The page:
According to the most recent data from the Department of Education, preschoolers who are racially diverse are being disciplined at a rate 3 times as great as their white classmates (Rich, 2014). The Department of Education data shows 48 percent of preschool suspensions were of black students who only make up 18% of all students attending preschool (Rich, 2014). This data is deeply disturbing. What could a preschooler possibly do to warrant a suspension?
The National Center for Education Statistics (NCES, 2004) reported that Black students continue to trail White students with respect to educational access, achievement and attainment. Research on the effectiveness of teachers of Black students emphasizes that the teachers’ belief about the Black students’ potential greatly impacts their learning. Teachers tend to teach black students from a deficit perspective (King, 1994; Ladson-Billings, 1994; Mitchell, 1998). White teachers often aim at compensating for what they assume is missing from a Black student’s background (Foorman, Francis & Fletcher, 1998). The deficit model of instruction attempts to force students into the existing system of teaching and learning and doesn’t build on strengths of cultural characteristics or preferences in learning (Lewis, Hancock...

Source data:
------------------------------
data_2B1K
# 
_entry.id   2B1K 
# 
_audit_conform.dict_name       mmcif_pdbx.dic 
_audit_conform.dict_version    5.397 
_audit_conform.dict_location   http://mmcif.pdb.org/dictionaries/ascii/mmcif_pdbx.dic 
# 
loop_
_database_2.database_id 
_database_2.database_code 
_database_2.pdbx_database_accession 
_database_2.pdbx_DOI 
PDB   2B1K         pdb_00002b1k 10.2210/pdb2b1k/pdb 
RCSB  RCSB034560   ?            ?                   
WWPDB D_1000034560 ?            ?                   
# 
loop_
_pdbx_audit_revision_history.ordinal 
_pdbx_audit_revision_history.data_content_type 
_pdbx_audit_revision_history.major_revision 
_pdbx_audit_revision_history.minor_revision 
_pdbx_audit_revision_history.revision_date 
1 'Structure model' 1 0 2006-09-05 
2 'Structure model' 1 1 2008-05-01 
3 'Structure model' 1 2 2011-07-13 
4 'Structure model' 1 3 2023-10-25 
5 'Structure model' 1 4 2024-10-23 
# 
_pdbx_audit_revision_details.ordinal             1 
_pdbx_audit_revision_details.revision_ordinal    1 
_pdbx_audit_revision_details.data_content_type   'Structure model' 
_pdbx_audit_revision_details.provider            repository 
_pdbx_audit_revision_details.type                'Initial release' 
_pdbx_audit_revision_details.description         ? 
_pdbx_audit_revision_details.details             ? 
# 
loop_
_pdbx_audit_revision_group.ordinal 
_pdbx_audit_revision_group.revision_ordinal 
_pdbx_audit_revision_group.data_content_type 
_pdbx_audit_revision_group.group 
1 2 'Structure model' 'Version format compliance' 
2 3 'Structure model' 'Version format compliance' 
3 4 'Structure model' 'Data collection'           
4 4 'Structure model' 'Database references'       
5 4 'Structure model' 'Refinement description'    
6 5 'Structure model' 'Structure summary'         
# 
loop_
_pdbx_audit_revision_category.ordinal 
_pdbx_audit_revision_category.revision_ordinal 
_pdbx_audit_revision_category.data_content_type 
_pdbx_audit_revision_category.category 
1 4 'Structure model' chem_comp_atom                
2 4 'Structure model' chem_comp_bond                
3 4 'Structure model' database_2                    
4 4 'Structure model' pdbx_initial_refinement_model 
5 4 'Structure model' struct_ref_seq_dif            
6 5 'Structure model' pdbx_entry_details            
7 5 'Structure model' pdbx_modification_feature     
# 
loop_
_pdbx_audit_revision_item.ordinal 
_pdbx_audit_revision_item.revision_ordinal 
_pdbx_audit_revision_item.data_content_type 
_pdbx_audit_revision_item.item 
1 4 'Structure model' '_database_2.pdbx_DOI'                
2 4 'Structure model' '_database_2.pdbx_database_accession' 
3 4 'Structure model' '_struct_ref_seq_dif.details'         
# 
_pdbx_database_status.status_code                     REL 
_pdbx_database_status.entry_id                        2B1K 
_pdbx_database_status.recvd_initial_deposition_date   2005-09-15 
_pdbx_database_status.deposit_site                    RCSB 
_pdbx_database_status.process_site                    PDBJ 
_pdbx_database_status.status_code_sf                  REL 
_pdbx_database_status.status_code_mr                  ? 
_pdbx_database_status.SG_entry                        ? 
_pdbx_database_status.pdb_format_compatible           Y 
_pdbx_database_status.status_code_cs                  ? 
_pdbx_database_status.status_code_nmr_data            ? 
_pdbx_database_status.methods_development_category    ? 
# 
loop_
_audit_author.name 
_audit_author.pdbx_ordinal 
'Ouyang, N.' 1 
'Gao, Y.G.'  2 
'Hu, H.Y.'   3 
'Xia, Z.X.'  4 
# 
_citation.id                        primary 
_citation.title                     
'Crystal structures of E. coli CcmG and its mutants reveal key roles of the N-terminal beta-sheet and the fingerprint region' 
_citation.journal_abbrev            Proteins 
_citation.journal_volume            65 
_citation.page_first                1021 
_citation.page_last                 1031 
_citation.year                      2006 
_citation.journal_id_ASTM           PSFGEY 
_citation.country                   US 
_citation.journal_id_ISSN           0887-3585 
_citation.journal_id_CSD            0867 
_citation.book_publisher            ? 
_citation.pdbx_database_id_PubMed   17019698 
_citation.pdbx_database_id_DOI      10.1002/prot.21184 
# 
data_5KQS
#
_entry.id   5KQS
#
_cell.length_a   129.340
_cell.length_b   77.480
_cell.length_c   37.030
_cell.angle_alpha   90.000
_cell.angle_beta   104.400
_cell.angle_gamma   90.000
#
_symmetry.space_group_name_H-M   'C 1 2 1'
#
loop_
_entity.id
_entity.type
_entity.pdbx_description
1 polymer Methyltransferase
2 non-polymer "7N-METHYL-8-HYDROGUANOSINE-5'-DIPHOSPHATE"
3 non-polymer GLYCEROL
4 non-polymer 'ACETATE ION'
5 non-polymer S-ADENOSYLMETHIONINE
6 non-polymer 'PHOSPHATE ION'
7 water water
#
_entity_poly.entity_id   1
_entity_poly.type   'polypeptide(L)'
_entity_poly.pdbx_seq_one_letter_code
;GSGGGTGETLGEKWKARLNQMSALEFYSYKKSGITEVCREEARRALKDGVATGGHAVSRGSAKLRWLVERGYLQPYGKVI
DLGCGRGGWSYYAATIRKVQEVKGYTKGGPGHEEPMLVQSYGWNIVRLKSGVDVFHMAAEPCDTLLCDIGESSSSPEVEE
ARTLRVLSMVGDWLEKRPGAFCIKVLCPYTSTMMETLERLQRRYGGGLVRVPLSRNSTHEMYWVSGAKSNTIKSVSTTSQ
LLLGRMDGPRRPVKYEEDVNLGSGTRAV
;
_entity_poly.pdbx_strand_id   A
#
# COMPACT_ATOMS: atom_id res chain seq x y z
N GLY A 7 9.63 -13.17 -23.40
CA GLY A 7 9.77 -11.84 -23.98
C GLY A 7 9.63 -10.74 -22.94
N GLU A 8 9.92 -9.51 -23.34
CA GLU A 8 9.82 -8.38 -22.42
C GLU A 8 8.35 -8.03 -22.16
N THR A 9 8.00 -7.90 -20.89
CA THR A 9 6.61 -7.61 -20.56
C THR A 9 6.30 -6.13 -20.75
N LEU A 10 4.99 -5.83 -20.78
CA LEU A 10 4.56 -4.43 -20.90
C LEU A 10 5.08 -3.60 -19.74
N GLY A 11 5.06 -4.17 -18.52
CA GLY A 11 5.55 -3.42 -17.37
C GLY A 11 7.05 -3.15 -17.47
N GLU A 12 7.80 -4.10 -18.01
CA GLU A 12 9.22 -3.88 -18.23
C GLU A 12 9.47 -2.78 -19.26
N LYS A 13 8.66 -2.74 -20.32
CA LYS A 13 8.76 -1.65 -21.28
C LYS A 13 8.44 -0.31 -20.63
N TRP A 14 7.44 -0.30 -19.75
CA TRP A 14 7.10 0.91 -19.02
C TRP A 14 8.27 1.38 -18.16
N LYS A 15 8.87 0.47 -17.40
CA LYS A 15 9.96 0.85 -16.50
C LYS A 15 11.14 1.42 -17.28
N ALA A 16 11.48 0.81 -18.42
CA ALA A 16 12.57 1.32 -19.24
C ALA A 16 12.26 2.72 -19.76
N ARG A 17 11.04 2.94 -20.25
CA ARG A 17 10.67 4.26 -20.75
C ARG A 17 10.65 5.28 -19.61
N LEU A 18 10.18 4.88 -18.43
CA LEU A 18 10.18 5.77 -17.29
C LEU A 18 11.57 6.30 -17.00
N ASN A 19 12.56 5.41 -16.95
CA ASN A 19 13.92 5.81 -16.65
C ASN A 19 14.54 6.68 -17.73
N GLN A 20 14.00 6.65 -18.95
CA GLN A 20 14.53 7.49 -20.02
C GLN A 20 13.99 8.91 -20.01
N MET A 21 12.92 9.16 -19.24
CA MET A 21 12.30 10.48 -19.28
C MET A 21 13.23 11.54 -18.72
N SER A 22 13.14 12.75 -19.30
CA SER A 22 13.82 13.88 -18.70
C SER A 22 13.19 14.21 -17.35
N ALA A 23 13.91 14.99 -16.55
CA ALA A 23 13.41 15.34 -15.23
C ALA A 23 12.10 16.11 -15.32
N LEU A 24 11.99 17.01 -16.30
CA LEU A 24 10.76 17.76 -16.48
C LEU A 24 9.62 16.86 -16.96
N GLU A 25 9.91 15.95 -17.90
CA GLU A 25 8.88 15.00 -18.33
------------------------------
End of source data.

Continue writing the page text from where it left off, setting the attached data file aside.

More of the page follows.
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...nds Pattern of Inequality Along Racial Lines, The New York Times, p A18.
Shaver, J. P. (1992). Epistemology and the education of social science teachers. Paper presented at the International Conference on Subject-Specific Teaching Methods and Teacher Education. [Online]. Available: ERIC Database #ED355143.
United States Commission on Civil Rights. (2004). Closing the achievement gap: The impact of standards-based education reform on student performance. Washington, DC: United States Government Printing Office.
U.S. Department of Education. (2006). No Child Left Behind executive summary report. Retrieved September 14, 2006 from http://www.ed.gov/nclb/overview/intro/execsumm.html
United States Department of Education, National Center for Education Statistics. (2004). The condition of education 2004. Washington, DC: United States Government Printing Office.
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